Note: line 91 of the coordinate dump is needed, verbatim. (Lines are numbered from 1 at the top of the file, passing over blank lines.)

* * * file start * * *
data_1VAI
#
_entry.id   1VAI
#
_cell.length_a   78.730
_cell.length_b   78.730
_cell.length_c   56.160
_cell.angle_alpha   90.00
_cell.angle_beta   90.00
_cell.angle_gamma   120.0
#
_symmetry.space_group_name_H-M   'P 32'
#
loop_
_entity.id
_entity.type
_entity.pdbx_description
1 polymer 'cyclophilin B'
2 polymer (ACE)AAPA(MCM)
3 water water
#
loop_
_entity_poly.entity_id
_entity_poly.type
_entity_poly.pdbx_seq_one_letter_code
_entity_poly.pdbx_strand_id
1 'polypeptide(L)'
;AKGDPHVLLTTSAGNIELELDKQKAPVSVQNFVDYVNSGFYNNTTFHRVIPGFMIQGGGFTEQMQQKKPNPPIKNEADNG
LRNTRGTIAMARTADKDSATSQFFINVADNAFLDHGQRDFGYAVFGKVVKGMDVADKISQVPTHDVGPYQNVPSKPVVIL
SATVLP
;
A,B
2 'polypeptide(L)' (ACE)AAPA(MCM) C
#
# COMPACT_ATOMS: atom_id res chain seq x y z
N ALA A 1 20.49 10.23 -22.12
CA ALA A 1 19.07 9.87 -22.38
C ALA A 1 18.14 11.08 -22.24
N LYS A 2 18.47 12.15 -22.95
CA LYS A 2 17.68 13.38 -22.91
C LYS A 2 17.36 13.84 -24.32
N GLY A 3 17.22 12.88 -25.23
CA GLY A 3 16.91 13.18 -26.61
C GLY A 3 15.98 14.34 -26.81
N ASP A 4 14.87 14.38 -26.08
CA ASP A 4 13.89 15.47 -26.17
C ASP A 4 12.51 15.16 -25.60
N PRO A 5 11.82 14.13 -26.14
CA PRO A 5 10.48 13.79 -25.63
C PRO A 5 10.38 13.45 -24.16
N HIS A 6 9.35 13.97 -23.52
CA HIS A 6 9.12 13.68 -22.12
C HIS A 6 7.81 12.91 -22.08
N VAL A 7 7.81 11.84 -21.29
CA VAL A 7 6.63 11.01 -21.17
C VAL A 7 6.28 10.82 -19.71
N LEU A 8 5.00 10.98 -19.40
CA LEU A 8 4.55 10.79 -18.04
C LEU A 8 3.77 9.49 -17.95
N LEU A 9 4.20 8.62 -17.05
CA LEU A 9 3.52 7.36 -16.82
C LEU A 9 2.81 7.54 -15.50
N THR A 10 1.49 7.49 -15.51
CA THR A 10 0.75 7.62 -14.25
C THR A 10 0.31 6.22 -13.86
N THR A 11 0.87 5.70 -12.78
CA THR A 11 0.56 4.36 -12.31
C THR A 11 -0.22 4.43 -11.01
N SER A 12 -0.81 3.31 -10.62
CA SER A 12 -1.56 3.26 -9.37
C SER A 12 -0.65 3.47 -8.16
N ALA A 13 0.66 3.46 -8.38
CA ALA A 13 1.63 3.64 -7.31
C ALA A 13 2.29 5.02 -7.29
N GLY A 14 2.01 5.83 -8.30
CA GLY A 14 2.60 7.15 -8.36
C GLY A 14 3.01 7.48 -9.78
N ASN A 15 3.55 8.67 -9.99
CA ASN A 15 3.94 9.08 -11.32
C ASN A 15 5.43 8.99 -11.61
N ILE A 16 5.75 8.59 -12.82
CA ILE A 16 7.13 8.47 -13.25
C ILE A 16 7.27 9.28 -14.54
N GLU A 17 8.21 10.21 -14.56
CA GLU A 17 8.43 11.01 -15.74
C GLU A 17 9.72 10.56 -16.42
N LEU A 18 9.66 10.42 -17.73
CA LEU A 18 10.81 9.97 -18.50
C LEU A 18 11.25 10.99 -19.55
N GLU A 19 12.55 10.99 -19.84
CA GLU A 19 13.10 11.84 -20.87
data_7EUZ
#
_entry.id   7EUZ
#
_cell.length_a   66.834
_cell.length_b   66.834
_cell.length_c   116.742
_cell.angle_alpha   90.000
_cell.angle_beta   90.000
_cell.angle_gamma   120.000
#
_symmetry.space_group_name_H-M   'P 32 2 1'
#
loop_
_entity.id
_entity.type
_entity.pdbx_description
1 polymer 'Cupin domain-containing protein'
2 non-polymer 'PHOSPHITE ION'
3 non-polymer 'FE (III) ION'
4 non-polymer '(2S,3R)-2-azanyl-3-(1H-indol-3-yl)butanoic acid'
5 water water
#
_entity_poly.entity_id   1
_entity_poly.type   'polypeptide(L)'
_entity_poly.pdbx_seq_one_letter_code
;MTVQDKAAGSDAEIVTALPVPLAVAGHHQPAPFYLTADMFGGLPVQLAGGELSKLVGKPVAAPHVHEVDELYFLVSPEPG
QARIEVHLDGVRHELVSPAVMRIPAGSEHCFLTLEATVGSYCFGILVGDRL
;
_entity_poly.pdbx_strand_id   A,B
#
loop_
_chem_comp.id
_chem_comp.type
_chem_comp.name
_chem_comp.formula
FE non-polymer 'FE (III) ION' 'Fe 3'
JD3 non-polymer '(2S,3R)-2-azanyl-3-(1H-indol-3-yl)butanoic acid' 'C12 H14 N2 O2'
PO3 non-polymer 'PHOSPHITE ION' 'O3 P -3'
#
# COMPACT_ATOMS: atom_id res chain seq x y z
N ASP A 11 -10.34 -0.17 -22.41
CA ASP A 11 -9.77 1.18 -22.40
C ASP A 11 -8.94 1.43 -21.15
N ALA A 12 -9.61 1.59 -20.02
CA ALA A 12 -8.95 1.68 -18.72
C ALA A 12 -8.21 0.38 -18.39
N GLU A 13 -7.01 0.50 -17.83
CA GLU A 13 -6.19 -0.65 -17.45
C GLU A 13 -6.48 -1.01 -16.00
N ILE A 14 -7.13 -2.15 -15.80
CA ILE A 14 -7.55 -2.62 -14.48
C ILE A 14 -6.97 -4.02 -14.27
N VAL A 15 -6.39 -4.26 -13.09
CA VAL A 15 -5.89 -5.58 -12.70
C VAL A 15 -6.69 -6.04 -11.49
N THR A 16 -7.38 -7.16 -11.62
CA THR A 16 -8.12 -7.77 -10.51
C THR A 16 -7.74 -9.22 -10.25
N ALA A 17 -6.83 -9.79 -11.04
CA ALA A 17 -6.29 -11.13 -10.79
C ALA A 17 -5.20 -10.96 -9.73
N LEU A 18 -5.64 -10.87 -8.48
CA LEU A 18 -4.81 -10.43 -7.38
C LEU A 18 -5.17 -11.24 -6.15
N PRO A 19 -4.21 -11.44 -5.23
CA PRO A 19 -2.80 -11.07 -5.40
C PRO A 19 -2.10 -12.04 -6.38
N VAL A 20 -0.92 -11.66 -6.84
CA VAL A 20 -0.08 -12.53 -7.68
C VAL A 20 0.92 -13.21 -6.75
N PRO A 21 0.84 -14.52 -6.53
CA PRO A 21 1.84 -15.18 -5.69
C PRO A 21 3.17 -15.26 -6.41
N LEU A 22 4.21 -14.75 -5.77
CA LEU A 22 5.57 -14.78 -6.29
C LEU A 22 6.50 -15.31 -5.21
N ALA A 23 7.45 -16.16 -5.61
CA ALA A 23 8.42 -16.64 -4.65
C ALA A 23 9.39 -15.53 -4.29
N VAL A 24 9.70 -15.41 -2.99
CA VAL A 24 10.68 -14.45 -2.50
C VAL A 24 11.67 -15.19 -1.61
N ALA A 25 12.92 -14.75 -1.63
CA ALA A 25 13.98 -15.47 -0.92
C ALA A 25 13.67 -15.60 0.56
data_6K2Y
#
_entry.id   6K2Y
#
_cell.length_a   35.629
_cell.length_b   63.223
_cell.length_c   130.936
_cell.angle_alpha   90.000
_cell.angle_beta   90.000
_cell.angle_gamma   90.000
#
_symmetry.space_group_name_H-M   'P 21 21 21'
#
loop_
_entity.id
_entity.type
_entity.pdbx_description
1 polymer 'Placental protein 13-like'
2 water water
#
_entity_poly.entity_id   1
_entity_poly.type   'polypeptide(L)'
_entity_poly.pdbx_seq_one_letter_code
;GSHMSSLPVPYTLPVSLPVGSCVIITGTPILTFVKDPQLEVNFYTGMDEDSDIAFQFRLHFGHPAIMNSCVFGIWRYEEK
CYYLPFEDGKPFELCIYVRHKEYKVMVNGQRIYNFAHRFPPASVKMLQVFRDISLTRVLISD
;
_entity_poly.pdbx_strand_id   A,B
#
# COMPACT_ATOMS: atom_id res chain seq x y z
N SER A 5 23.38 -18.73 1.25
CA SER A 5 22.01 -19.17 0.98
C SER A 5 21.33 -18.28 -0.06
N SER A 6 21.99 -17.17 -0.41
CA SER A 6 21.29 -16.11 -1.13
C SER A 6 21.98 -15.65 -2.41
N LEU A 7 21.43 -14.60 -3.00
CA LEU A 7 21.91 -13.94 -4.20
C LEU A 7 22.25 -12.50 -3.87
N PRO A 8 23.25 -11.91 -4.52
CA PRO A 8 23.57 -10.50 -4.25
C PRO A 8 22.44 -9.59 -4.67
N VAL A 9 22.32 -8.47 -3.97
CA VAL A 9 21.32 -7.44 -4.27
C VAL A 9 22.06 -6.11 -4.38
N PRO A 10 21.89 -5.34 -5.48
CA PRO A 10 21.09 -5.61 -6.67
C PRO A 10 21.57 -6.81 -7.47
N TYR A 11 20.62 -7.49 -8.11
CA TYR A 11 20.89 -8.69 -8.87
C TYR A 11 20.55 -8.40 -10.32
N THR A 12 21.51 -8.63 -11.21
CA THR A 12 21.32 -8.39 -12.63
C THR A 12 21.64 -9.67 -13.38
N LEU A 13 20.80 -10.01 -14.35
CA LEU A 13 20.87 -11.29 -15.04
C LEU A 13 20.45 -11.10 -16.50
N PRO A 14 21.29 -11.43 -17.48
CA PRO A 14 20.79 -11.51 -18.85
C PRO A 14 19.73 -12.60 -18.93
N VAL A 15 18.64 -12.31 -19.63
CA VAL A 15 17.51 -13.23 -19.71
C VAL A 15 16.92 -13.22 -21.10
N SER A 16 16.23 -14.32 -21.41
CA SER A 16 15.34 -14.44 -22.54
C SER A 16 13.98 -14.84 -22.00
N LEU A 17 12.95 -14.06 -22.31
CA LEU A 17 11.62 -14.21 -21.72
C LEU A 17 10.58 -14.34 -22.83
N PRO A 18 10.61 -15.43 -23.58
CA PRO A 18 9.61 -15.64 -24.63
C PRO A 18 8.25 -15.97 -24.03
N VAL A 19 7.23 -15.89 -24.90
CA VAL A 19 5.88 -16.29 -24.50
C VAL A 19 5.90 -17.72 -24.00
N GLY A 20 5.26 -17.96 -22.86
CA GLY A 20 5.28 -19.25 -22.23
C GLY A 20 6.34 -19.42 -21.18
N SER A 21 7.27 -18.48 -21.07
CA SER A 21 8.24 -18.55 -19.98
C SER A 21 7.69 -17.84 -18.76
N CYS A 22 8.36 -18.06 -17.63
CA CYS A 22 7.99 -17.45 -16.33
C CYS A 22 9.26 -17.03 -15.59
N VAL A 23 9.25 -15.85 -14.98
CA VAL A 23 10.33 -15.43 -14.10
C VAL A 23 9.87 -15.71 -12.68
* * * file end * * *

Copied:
CA GLU A 19 13.10 11.84 -20.87